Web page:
that this is the level of surety we have. Why would we need more?

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 Post subject: Re: Science as a Faith
 Post Posted: Sat Feb 23, 2013 12:16 pm 
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Let's stay away from the "perceived meaning of the question" for the moment --I'm actually trying to make a fairly narrow point here. Take a look at the six principles I outlined. Do you (meaning anyone reading this) personally endorse any of them? If so, can you overcome my objections to it? If not, we may not actually be in meaningful disagreement on this topic.

Any further point I might make is dependent on the assumption that at least some of the people I've argued against (in this and the previous thread) are in tacit agreement with at least some of those questionable principles. If that isn't true, I don't have much more to say on the topic.

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 Post subject: Re: Science as a Faith
 Post Posted: Sat Feb 23, 2013 4:40 pm 
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Code:
1. Every valid truth is empirically testable  (this is provably self-inconsistent).
2. Every real phenomenon is replicable (how exactly would you demonstrate this?).
3. Science produces incontrovertible facts (this goes against one of the basic principles of the practice of science).


All three of these are blatantly false. I don't know of any scientists who would maintain them.

Code:
4. There are no meaningful questions about the world that can't be decided by science (obviously untrue if referencing the state of current science, and impossible to determine when talking about the entire scope of potential science).
5. If it hasn't been established by science, it can't be true (there are plenty of things that science isn't in a position to determine yet).
6. If it contradicts the scientific consensus, it must be false (this is a tempting one, but that word "must" takes it in to the realm of faith --and violates the principles underlying science's ability to progress).


These too.

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 Post subject: Re: Science as a Faith
 Post Posted: Sat Feb 23, 2013 5:57 pm 
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1) needs clarification for me. What makes a truth valid? From an engeneering perspective (using engeneering in a very wide definition) truths are as valuable, as what application you can use them (building things, influencing people ect.) But using it for applications, at least to a degree it means empirically testing it. So if it can't be tested, it also can't be applied and thus it has no value for engeneering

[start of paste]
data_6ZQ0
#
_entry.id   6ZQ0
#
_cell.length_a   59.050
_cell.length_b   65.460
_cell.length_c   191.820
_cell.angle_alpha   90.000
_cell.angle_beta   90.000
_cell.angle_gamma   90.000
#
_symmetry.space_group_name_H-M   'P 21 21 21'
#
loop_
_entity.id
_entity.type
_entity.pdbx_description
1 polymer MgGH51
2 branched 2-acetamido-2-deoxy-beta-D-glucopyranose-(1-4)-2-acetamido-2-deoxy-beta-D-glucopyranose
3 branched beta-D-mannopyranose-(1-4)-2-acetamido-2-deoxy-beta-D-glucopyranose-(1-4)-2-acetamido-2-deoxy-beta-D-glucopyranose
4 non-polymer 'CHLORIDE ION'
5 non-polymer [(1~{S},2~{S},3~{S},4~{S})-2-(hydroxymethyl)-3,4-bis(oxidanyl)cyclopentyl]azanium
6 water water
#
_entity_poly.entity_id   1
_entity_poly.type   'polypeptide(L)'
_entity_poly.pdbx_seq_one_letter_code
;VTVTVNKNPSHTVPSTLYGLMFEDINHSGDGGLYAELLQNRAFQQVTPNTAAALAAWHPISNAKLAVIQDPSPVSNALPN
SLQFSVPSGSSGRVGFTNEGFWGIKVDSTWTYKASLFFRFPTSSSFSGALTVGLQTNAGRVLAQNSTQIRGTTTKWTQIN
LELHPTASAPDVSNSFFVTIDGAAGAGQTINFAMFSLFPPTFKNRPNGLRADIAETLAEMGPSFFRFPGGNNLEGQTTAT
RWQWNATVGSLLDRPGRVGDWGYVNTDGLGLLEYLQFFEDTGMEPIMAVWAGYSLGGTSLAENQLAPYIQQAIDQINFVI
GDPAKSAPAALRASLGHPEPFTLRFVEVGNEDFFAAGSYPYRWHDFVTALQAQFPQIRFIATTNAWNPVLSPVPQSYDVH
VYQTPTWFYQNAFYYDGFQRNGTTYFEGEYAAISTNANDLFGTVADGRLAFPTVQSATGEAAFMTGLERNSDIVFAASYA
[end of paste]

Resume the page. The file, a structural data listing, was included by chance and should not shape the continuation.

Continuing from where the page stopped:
I am the opinion, that the engeneering perspective (how are we shaping the world) is the most important perspective and everything else comes second.

I just have the suspicion, that you mean something else by your principle.

I can also agree to 4) in the variant with the entire scope of potential science. It also needs the disclaimer, that it is potential science, that is not restricted by resource bottlenecks such as the capacity of human brains and human built tools. So it might be, that there are resource constraints in our universe, that make it effectivly impossible to ever practically develop that level of science. But given the state of current science, that is for the forseeable future an entirely academic question. Propably it also needs further disclaimers, what exatly is the world. (like if there is actually an afterlife, i would consider it a part of the world, that i just don't know anything about at the moment.)

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 Post subject: Re: Science as a Faith
 Post Posted: Sun Feb 24, 2013 8:12 pm 
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1. Every valid truth is empirically testable (this is provably self-inconsistent).

For a given value of valid; yes, though we may currently lack the means to test it or the understanding to comprehend the results.

2. Every real phenomenon is replicable (how exactly would you demonstrate this?).

Every 'real' phenomenon is conceivably replicable though we may currently lack the means or understanding or it may be immoral to do so

3. Science produces incontrovertible facts (this goes against one of the basic principles of the practice of science).

Science produces potentially controvertible facts.

4. There are no meaningful questions about the world that can't be decided by science (obviously untrue if referencing the state of current science, and impossible to determine when talking about the entire scope of potential science).

There are no meaningful questions about our universe which shouldn't be able to be answered by potential science. For a given value of 'meaningful' 'questions' 'universe' 'potential' and quite possibly 'to'

5. If it hasn't been established by science, it can't be true (there are plenty of things that science isn't in a position to determine yet).

If it has been established by science to most likely be true. It is most likely true. If it has been established by science to most likely not be true. It is most likely not true.

6. If it contradicts the scientific consensus, it must be false (this is a tempting one, but that word "must" takes it in to the realm of faith --and violates the principles underlying science's ability to progress).